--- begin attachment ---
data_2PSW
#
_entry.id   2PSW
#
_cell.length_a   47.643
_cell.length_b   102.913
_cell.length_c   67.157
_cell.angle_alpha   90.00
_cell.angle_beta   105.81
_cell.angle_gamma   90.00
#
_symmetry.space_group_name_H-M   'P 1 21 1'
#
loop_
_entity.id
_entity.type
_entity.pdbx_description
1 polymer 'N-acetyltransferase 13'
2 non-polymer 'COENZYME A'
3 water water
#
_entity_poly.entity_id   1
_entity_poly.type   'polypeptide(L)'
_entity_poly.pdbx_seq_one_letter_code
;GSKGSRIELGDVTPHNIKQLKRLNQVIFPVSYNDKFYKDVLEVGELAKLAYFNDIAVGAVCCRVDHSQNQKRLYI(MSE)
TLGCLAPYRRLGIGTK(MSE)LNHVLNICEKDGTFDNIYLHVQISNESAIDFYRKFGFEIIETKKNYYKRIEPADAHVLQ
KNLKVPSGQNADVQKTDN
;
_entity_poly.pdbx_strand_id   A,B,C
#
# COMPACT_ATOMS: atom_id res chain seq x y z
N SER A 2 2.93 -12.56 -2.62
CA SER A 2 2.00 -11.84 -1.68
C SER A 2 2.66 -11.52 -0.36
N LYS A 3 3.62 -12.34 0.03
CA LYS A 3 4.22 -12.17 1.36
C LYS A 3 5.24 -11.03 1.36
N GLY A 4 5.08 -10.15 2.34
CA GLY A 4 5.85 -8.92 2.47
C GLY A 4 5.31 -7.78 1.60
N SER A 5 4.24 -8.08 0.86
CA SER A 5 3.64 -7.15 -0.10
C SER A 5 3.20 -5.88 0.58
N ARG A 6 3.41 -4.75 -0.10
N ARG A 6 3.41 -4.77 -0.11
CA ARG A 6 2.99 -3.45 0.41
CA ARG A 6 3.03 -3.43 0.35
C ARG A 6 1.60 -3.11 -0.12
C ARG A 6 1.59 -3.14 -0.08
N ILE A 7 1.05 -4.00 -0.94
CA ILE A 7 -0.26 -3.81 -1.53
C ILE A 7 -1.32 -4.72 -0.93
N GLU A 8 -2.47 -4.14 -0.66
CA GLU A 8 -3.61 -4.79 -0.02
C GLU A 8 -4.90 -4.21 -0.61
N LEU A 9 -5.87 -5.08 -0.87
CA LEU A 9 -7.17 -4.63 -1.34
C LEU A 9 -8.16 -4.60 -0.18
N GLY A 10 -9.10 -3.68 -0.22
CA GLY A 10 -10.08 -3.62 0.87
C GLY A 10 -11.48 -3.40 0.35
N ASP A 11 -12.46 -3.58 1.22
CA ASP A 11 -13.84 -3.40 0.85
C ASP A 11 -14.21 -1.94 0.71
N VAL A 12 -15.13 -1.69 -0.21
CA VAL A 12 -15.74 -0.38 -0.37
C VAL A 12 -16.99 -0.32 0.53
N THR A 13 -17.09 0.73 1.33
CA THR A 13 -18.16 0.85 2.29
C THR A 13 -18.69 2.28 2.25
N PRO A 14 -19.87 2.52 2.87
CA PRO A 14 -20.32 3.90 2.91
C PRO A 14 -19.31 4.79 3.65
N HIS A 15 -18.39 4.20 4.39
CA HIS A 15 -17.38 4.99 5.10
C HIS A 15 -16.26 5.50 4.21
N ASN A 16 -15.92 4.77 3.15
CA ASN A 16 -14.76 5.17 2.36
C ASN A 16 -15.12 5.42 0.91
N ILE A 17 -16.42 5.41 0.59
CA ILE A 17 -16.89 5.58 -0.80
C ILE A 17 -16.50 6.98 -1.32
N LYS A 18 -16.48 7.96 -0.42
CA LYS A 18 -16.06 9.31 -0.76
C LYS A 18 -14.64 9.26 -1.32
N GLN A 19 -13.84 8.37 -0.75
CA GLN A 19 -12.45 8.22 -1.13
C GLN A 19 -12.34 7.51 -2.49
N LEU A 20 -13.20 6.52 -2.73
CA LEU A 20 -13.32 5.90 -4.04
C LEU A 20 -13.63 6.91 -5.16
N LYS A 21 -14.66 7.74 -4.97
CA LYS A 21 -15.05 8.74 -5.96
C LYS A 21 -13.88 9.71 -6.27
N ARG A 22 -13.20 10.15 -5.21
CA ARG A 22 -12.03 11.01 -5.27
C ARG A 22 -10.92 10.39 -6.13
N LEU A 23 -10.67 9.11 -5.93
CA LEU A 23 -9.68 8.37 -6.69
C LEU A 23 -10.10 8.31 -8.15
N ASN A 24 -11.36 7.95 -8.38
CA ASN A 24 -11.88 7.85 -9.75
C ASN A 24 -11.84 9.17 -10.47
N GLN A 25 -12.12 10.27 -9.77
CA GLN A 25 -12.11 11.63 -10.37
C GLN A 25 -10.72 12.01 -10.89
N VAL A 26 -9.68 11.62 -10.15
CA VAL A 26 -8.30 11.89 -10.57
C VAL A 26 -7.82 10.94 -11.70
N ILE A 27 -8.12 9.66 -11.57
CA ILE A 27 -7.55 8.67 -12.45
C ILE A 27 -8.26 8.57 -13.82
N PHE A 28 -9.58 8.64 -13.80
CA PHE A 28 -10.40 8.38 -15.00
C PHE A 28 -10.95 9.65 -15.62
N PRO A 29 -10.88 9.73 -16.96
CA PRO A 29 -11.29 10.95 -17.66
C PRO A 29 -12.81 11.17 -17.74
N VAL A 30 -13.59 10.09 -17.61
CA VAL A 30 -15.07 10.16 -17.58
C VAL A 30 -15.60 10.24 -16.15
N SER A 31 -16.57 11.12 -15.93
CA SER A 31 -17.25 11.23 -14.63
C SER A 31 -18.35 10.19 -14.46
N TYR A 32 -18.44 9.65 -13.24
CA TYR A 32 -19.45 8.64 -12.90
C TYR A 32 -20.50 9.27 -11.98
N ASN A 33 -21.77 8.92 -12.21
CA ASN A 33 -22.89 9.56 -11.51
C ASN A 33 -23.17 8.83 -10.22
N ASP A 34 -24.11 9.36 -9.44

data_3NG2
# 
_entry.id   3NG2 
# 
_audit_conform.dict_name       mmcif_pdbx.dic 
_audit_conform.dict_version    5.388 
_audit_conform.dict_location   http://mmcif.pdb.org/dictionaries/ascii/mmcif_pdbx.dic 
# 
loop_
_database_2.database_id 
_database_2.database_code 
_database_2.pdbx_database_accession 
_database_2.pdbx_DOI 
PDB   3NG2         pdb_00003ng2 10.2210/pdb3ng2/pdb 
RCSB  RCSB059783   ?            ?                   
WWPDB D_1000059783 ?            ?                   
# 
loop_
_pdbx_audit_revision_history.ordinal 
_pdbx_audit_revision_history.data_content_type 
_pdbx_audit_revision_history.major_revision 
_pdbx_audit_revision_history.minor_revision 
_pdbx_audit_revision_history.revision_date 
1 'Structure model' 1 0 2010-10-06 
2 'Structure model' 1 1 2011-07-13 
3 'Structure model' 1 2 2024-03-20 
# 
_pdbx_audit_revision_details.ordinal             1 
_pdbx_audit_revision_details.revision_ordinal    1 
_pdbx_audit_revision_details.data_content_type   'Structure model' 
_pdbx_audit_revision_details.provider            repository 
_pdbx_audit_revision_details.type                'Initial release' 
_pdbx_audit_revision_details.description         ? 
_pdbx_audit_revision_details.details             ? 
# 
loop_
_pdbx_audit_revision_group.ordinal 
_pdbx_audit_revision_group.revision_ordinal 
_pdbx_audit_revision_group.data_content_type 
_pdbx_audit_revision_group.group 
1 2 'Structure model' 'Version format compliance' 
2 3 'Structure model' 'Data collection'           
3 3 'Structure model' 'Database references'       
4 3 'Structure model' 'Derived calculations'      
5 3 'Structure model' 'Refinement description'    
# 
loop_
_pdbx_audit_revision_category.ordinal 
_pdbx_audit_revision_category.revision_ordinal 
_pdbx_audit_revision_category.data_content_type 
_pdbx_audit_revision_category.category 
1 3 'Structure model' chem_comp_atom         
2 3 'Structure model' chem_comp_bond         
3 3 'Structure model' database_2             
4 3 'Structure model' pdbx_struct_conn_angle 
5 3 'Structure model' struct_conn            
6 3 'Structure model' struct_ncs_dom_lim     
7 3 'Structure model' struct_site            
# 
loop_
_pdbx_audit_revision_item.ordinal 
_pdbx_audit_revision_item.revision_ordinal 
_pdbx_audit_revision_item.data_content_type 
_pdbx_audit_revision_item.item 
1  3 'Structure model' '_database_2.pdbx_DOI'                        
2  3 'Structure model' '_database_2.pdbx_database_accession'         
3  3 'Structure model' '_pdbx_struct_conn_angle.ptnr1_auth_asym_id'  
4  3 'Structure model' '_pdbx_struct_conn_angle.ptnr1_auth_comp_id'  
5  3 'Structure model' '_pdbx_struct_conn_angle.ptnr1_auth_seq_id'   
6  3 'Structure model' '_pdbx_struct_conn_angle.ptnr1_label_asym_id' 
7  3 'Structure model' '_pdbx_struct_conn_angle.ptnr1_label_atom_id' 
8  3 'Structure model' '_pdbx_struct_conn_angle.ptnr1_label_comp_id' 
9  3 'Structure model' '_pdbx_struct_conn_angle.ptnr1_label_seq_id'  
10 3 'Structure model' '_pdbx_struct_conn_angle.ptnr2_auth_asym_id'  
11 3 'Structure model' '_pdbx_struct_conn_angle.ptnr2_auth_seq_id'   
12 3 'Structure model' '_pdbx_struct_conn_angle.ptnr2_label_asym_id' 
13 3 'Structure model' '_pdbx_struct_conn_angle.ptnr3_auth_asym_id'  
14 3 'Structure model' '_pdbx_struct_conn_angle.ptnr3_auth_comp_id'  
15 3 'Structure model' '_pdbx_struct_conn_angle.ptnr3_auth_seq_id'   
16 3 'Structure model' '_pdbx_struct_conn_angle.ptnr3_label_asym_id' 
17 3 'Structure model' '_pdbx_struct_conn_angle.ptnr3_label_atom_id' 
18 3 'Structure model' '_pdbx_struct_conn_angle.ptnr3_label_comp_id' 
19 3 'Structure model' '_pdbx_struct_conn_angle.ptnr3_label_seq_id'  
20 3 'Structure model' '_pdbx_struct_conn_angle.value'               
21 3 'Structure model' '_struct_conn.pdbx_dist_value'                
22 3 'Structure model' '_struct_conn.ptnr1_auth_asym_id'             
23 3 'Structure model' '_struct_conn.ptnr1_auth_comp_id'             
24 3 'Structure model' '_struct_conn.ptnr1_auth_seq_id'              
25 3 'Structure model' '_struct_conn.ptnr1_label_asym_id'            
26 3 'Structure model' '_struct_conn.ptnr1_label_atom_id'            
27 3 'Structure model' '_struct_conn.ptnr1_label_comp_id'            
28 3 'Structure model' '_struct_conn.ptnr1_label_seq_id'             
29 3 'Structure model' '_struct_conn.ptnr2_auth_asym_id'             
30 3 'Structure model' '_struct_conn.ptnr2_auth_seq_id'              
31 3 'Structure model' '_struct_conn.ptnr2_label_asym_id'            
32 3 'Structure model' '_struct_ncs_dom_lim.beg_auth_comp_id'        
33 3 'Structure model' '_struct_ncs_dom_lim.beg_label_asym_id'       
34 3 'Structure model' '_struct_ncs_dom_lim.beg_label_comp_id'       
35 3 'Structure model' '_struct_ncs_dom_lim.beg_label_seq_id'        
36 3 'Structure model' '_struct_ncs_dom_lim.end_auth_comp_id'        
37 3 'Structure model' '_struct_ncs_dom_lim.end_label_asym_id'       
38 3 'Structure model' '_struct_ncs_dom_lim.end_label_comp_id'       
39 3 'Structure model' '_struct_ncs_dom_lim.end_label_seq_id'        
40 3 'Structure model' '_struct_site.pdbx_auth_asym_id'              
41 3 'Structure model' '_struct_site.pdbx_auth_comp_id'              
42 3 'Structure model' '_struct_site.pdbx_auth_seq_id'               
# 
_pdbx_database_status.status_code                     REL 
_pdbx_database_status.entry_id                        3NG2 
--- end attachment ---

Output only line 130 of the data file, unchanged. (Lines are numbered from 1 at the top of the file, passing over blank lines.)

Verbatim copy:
C ASN A 33 -23.17 8.83 -10.22